Volume XXX, Issue 8
February 22, 2021
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Digital Public Library

Twin Cities libraries to consolidate digital offerings in a single app

Patrons in seven counties can share content like e-books and eMagazines. 
By  Star Tribune, Feb. 18, 2021
FEBRUARY 18, 2021

Soon it will be possible for library patrons anywhere in the seven-county metro to check out e-books, eMagazines and digital audio books from any of the counties' library systems with just one app.

The convergence of the county libraries' digital collections, along with the St. Paul Public Library, is already underway, a move library directors say will make it easier for people to find what they're looking for while also streamlining a system that was divided between competing platforms.

"For our users in St. Paul this is a move to a one-stop app for e-books, audio books and eMagazines," said Catherine Penkert, St. Paul Public Library director.

The chosen app is called Libby, from a company called Overdrive, which is already in use at some 65,000 libraries and schools in 84 countries around the world.

E-books have been hugely popular during the pandemic, with libraries reporting circulation growth of 30 to 50% or even more over the past year. In Scott County, Library Director Jake Grussing said digital circulation roughly doubled in 2020.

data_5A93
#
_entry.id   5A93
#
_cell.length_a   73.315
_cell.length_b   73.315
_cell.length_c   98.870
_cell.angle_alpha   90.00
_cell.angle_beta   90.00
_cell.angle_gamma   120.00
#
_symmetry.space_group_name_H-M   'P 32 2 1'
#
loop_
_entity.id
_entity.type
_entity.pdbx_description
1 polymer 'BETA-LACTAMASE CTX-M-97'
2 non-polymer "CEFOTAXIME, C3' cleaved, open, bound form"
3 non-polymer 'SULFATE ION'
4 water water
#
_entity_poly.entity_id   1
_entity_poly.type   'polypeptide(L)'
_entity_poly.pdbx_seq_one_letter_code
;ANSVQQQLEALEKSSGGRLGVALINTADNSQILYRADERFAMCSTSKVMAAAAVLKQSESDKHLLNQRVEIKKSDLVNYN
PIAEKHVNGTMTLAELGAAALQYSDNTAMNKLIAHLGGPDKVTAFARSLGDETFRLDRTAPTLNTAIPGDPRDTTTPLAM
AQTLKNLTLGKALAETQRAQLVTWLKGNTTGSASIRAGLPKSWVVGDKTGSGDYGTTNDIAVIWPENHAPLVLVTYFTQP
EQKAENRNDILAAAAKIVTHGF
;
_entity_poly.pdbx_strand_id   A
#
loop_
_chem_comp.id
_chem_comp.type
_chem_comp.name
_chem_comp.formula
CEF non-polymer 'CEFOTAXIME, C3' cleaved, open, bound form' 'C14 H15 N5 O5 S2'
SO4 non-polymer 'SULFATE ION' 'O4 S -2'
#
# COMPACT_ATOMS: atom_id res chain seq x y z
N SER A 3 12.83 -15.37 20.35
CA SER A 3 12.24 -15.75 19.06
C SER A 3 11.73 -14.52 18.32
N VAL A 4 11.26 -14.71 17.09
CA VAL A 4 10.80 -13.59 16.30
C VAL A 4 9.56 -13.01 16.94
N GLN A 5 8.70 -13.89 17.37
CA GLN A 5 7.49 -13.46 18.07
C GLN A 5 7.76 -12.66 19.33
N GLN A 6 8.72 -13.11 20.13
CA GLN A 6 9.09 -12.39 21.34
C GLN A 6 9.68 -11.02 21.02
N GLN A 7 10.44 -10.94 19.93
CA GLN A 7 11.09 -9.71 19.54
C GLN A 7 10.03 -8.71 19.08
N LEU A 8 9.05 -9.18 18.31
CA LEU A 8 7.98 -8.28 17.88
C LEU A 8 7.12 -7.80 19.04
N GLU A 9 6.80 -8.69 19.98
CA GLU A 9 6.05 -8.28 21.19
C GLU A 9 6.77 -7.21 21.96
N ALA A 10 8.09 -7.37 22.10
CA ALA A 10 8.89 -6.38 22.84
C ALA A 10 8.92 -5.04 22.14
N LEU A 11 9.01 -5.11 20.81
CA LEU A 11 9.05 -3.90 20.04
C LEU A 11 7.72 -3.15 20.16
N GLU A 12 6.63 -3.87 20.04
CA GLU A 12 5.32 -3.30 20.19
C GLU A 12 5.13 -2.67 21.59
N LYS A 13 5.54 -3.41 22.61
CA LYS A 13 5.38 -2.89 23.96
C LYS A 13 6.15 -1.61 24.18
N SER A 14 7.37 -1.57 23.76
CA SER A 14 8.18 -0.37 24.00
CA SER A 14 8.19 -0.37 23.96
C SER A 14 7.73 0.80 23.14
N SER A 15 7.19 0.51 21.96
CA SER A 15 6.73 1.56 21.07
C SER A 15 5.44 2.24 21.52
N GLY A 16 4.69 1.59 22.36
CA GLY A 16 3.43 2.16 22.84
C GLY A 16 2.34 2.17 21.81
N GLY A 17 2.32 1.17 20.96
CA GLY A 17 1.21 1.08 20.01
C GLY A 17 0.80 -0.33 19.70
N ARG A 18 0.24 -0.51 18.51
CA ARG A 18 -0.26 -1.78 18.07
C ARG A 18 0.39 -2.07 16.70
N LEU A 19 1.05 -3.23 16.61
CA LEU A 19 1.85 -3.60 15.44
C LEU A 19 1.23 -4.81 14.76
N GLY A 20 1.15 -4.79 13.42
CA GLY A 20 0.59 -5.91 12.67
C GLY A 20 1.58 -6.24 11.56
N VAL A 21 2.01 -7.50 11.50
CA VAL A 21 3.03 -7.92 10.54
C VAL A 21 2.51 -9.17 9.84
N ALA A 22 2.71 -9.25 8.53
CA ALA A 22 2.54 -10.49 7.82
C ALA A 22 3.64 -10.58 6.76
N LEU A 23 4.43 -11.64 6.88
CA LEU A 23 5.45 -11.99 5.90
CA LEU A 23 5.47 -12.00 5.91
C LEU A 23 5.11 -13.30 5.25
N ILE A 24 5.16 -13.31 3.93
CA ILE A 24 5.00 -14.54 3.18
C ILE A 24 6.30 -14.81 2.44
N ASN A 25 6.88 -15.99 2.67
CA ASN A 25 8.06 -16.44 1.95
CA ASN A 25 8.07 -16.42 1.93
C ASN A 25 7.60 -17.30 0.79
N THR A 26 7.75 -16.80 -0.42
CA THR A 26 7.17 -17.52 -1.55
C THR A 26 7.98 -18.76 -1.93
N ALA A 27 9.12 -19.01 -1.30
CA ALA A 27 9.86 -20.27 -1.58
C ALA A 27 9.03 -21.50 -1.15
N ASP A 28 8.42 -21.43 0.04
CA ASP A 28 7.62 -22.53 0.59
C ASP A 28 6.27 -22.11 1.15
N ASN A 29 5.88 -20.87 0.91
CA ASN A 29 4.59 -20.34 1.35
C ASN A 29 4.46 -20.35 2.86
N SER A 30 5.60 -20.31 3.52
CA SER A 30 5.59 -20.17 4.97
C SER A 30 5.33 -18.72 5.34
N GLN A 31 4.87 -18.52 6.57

Read the full StarTribune article HERE.

Where Are We:
The Latest on Library Reopening Strategies

by Erica Freudenberger with Library Journal on Feb 02, 2021

In the messy middle of the pandemic, library leaders share how things have changed since March 2020, their takeways, and continuing challenges:

Read the full article HERE.
         The Minitex 50th anniversary logo, "Minitex, Celebrating 50 Years," set in front of a blue sky.

Has your life been positively impacted by Minitex? We're celebrating our 50th anniversary this year, and we'd love to hear your story. It might be an anecdote or simply a statement of appreciation for one of our services. It's up to you. Your humor is welcome as well! You can share your story with us via our quick-and-easy Google Form.

Making Their Mark: Essential Titles in African American History | Collection Development

by Leah Huey from LibraryJournal on Feb 08, 2021

According to Columbia University Libraries, historians wrote texts on African American history as early as the 19th century. However, a more widespread appreciation of African American identity and its place in U.S. history did not occur until the mid-20th century, particularly during the 1960s. Correspondingly, the road to bibliographic inclusion in libraries has not been easy, as many have struggled to recognize African American history as intertwined with U.S. history.